“Nothing in life is to be feared, it is only to be understood. Now is the time to understand more, so that we may fear less.” – Marie Curie
Marie Curie is one of the most ass-kicking, shade-throwing, convention-dismissing women of her time. And also of any other time. She did so much in her short life that it’s overwhelming sometimes for me to try and really conceptualize it. She was not only the first woman to be recognized with a Nobel Prize, but she is also one of only 6 people ever to receive 2 Nobel Prizes. And just in case you aren’t adequately impressed, she is the only person in all of history to be awarded Nobel Prizes in 2 different sciences. In 1903 she received the award for Physics and in 1911 she received the award for Chemistry.
Marie is best known for her work in radioactivity. Fun fact: in addition to pioneering it’s uses, she also named it! Her credits include creating practical field X-rays that were particularly important to medical care during World War 1. She discovered 2 elements: Radium and Polonium. She founded the Curie Institutes, and led the first studies into the treatment of neoplasms using radioactive isotopes. At only 66 years old, Marie died of Aplastic Anemia, which had resulted in her ongoing exposure to radioactivity, most of which was due to carrying test tubes of radioactive substances around in her pocket.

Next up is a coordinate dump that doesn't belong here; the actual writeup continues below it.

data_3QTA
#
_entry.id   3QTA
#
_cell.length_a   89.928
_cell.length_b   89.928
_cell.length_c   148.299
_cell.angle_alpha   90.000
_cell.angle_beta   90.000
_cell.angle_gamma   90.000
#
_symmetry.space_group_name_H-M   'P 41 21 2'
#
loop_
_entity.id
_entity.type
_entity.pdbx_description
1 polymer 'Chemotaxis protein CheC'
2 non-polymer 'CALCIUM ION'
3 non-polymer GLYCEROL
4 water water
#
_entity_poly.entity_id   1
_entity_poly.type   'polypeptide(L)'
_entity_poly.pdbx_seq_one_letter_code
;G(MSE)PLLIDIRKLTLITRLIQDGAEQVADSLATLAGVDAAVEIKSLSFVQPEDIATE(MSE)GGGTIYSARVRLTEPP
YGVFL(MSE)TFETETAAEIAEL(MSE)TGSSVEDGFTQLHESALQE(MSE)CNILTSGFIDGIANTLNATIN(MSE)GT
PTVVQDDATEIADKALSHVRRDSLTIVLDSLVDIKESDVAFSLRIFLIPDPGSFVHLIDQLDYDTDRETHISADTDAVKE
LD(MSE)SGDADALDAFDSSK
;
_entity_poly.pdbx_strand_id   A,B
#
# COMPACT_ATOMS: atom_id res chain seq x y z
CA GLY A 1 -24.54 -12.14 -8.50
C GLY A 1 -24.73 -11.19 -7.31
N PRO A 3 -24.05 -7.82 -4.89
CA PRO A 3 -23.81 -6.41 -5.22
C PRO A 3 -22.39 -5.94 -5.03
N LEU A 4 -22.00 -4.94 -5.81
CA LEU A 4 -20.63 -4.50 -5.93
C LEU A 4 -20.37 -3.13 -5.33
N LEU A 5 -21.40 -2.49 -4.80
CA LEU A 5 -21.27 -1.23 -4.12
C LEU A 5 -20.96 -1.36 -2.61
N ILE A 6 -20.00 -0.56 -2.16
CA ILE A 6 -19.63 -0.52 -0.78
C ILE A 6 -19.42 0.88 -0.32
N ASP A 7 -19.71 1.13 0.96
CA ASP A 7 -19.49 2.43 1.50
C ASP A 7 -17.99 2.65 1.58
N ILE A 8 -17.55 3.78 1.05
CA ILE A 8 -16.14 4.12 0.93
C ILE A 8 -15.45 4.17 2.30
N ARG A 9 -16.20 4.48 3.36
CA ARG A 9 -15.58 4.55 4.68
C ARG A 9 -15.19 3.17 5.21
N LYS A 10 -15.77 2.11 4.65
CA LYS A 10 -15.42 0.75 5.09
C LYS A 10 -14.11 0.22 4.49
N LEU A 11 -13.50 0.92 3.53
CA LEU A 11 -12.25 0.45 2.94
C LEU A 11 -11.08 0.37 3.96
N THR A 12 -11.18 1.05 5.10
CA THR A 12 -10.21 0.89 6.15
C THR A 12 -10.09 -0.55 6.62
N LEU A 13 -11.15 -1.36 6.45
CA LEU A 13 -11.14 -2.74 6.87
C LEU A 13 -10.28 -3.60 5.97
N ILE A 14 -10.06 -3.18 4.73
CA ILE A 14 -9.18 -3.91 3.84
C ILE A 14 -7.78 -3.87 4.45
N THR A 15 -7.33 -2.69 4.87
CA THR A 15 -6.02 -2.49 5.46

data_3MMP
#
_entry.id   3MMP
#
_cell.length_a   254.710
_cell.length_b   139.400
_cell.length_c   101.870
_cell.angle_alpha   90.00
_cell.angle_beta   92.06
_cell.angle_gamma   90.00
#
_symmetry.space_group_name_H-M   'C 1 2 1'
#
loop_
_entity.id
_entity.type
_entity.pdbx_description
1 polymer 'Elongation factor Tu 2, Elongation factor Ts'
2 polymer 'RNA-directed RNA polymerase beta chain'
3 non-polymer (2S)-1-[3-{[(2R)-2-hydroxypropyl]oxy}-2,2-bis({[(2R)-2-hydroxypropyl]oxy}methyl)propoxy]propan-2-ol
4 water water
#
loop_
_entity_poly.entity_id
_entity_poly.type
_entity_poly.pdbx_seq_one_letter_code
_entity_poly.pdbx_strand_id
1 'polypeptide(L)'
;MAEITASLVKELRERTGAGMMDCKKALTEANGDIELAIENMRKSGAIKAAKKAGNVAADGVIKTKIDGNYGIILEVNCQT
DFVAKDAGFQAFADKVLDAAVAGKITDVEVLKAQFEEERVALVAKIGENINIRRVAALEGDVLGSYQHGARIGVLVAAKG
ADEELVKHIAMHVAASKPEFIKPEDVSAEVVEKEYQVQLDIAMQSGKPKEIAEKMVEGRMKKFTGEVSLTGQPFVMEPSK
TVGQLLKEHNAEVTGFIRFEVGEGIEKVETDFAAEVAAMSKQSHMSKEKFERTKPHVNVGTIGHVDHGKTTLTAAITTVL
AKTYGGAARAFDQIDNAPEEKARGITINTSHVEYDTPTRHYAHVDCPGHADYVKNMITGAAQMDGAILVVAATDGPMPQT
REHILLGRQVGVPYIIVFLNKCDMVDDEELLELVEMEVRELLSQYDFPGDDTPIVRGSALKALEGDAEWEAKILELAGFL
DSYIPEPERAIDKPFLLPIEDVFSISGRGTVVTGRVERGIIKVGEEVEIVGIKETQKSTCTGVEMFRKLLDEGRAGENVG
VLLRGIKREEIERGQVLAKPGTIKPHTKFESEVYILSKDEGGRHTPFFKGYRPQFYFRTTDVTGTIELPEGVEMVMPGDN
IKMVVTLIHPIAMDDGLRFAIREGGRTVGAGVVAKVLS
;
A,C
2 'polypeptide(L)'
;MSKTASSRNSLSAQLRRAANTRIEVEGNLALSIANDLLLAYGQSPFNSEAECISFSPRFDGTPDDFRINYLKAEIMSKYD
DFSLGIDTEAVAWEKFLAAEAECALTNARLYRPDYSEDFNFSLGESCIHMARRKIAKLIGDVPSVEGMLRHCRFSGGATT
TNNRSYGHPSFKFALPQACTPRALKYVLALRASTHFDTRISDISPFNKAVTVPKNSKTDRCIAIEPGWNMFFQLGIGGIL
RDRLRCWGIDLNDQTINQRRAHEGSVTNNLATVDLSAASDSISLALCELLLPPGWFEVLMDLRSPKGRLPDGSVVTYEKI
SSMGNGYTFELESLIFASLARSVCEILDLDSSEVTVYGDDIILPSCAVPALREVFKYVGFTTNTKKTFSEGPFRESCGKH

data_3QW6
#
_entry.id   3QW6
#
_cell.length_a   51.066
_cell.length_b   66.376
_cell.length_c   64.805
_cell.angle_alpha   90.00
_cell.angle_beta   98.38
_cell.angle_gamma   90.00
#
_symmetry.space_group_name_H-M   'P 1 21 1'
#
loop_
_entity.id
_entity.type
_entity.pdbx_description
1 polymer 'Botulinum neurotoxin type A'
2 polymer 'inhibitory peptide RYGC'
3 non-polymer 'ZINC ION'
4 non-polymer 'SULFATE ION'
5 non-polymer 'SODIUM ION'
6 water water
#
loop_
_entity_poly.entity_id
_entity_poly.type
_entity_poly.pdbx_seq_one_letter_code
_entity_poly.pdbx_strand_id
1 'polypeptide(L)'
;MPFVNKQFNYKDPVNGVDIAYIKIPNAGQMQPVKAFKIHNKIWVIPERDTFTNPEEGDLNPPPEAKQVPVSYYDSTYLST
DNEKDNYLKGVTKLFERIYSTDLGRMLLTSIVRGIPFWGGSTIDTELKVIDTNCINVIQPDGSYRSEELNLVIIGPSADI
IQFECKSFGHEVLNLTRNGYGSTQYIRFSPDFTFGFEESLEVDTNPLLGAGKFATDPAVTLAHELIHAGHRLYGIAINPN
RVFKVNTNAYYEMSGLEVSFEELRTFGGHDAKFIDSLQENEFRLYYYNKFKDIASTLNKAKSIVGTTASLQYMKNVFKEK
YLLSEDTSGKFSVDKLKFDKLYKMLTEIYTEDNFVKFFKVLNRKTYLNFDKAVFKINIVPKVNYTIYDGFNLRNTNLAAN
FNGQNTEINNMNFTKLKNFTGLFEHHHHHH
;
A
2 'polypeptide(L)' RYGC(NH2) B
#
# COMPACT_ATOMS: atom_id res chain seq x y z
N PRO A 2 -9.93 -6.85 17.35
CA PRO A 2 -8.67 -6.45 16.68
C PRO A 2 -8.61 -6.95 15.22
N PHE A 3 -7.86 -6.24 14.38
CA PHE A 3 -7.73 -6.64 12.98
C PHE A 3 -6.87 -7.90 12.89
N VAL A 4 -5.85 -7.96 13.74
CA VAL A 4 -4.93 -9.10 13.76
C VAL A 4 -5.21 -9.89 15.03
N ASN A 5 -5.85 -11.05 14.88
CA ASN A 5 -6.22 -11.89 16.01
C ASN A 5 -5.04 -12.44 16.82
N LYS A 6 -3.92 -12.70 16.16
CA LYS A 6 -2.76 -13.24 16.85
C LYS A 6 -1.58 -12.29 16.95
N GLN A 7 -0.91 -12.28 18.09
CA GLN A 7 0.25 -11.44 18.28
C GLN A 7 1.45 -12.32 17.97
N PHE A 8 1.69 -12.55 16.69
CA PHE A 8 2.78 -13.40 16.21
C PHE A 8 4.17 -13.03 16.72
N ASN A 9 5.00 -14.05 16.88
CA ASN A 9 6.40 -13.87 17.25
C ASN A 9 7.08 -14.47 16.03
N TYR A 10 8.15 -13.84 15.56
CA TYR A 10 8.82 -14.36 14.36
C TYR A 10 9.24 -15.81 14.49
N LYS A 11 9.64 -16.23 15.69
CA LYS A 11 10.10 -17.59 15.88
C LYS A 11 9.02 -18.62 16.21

For this square, I chose Polonium and the symbol for radioactivity to honor Marie’s scientific contributions. The rings and dots are the electron configuration for Polonium, and the center is the very recognizable radioactivity symbol. This was one of the more challenging patterns to actually knit because the pattern lulls you into a false sense of symmetry, but it also went faster than most of my knits because I really had to pay attention to it.
Whether you’re knitting, crocheting, or cross stitching this square, you can download the Marie Curie pattern here. Instructions for both knit and crochet are listed in the pattern. When you’re finished making it, don’t forget to tweet or instagram your squares at me @Doctor_Llama or Jac @jac_attacking with the hashtag #geekalong!
If you’re having trouble with double-sided knitting, we have a how-to video here and a tutorial on crochet here. Want to hang out with other people making the blanket? You can find moral support in the Geek-A-Long group on Ravelry here.
Fun fact: Marie was born Maria Salomea Skłodowska, and was very proud of her Polish heritage. Polonium was named after Poland.
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